We have a bit of a love affair going with Brazil at Te Aro. Besides the nice beaches, good-looking models, smooth beer, and great soccer, Brazil grows really, really, really good coffee beans. We’ve just received shipments of our favourites, from Fazenda Cachoeira De Grama and Fazenda Delarisse, causing much jubilation and excitement around here. We’re all quivering with anticipation to get roasting these amazing coffees and share them with you. Once you try them, you’ll understand.
Both of these coffees have come to us through direct trade. One of the best parts about our business growing is our increasing ability to deepen and widen our direct trade model. That means we can take more trips to warm and sunny places, visit lush green expanses of mountainous farmland, and, most importantly build solid, long-lasting, mutually beneficial friendships with the wonderful people who grow our green beans. For those of you who eagerly follow all our activities over here (which we know is most of you, of course), you may remember Andy’s adventure down to Brazil last spring. He was able to spend some quality time at both of these farms and establish direct trade relationships with their dedicated owners.
And now, let us introduce you to these beautiful beans:
Fazenda Delarisse Chapadão de Ferro
This is Te Aro’s very own micro-lot. Yes, that means it is exclusively ours, and that also means when you have a cup at the café or at home, you’re one of the select few (in the world!) who gets the pleasure of experiencing this bean. We did up a single-origin espresso with this stunning coffee for the Central Regional Barista Competition last year, and it took us all the way to Nationals.
Fazenda Delarisse is in the Cerrado region of Brazil, one of the most bio-diverse regions on the planet. Fazenda Delarisse is owned by Ruvaldo Delarisse, who’s family founded the farm in 1977. Ruvaldo is a mechanical engineer who has brought that expertise to his coffee growing, employing incredibly efficient mechanical pickers (one of which he even let Andy ride along the tree-tops, a dream he never even knew he had until that moment).
The farm is situated on the legendary Chapadão de Ferro, or “Plains of Iron,” 1250 meters above sea level and inside the crater of a volcano. With that kind of location you know you’re going to get some pretty special characteristics. The crater is its own little micro-climate, and the coffee grows from iron-rich volcanic soil, producing a delicate cup with exceptional clarity, highlighting notes of toffee and stewed tropical fruit.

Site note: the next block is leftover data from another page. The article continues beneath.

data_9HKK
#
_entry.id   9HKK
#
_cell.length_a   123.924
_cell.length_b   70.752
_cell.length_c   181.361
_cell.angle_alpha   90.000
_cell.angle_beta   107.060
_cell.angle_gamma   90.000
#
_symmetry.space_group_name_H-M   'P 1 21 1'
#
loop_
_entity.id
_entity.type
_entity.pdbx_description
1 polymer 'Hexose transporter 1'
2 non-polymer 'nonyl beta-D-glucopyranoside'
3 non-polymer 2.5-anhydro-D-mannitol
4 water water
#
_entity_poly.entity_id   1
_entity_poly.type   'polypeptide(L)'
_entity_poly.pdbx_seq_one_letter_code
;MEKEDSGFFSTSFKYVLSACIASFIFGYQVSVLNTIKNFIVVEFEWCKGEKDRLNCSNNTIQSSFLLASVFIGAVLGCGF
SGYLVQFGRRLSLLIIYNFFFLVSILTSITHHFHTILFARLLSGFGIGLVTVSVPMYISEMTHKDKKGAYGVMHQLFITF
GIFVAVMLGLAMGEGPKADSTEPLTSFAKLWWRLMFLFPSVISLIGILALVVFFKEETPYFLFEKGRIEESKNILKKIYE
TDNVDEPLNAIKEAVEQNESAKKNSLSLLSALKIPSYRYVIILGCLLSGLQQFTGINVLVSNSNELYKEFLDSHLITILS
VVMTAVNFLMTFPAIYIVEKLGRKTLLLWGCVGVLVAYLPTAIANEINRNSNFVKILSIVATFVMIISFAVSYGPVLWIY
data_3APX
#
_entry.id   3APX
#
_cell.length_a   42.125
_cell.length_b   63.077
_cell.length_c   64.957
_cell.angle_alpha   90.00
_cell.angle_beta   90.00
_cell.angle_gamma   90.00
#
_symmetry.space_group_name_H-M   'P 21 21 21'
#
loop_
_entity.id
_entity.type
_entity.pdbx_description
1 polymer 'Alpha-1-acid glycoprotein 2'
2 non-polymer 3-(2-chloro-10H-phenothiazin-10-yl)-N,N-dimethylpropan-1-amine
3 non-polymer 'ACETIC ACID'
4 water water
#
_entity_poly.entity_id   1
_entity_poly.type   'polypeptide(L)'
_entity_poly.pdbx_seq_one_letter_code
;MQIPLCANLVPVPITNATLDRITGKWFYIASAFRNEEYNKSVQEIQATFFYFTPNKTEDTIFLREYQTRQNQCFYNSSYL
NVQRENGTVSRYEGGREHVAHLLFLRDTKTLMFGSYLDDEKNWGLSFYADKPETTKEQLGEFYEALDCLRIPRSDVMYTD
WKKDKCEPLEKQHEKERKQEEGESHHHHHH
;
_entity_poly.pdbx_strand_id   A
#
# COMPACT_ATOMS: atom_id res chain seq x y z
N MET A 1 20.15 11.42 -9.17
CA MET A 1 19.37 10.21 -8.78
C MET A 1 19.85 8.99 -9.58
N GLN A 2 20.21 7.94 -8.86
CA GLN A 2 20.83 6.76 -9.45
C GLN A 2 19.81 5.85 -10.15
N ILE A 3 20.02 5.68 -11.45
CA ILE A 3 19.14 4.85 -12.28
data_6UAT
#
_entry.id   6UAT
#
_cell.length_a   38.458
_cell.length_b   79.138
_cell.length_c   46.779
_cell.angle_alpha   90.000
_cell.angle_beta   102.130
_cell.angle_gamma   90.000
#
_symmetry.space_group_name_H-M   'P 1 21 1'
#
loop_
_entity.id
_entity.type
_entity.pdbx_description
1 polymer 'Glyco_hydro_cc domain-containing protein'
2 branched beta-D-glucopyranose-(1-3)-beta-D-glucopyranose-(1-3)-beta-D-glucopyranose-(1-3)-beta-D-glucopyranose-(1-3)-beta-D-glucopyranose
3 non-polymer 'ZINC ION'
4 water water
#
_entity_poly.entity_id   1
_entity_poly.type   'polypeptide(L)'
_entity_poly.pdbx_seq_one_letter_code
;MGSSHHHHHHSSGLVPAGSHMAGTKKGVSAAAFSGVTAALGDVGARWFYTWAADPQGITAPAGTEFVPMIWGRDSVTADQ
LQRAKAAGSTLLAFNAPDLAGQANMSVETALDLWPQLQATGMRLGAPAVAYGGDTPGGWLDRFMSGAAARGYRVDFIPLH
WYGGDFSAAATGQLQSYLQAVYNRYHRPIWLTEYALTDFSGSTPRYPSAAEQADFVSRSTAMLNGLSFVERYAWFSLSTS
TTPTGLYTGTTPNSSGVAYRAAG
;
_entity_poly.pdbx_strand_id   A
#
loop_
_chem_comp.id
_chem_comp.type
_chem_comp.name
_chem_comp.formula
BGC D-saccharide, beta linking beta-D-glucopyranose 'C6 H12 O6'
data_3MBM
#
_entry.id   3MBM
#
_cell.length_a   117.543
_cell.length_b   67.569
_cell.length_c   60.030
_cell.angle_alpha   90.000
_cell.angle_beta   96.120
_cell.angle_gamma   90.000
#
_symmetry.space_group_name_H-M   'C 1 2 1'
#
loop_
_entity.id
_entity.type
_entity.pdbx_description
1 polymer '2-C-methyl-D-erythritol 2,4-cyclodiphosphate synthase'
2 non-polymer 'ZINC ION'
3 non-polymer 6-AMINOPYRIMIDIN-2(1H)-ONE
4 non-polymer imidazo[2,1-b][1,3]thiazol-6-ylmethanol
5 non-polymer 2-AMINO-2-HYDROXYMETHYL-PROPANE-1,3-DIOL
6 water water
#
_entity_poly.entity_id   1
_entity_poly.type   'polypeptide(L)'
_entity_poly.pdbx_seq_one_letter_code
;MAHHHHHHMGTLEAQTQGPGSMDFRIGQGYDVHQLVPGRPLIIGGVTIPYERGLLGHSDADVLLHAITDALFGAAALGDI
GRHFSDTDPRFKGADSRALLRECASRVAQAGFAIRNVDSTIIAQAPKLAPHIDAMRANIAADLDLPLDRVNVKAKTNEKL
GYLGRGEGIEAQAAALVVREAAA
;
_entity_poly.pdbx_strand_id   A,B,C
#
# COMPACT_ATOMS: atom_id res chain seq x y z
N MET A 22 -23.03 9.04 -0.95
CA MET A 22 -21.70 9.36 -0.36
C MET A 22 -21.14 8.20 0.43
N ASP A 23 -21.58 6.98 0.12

Ruvaldo is unflagging in his commitment to quality and is eager to hear feedback from roasters. This is our second year buying a micro-lot from Fazenda Delarisse, and we’re looking forward to many more.
Fazenda Cachoeira De Grama
Andy actually met Gabriel de Carvalho Dias, owner of Fazenda Cachoeira De Grama, right here in Toronto while he was setting up a roastery in Oakville (he still spends a lot of time in Toronto while his son is going to university here). Gabriel is the inheritor of a long tradition of coffee farmers; the Carvalho Dias family has been working the land of Fazenda Cachoeira De Grama since 1890. Some of the bourbon varietal trees are originals from the farms inception over 100 years ago. When Andy went down to Brazil, Gabriel Andy on all sorts of coffee adventures from picking cherries with the farmers to assisting in processing the beans to graciously hosting him for dinner on his farm.
The 417 hectares of Fazenda Cachoeira De Grama are located in the mountainous Mogiana and Sul de Minas regions, about 4 hours drive from Sao Paolo, and is located at an altitude of 1,100-1,250 metres. Because its hilly terrain doesn’t accommodate much machinery, all operations are totally manual.
The hand-harvested coffee is picked with the utmost care to avoid the beans having any contact with the soil. They are then washed and set outside to dry in attentively monitored conditions.
The Carvalho Dias family is strongly committed to social and environmental sustainability. The farm is careful to plant native species to maintain ecological balance. There houses, all with modern facilities, for employees, as well as a school, club and soccer field. They are careful to prevent pollution of the streams, and the farm has a small hydroelectric plant and only buys energy during the peak harvest. This is a farm we can feel great about supporting, for its quality product and its responsible, conscious operation. Not to mention, the sweet chocolate caramel you’ll taste in the cup will melt your heart.
Are you sufficiently pumped for your new favourite coffees? Just a few more sleeps until these beans hit the shelves!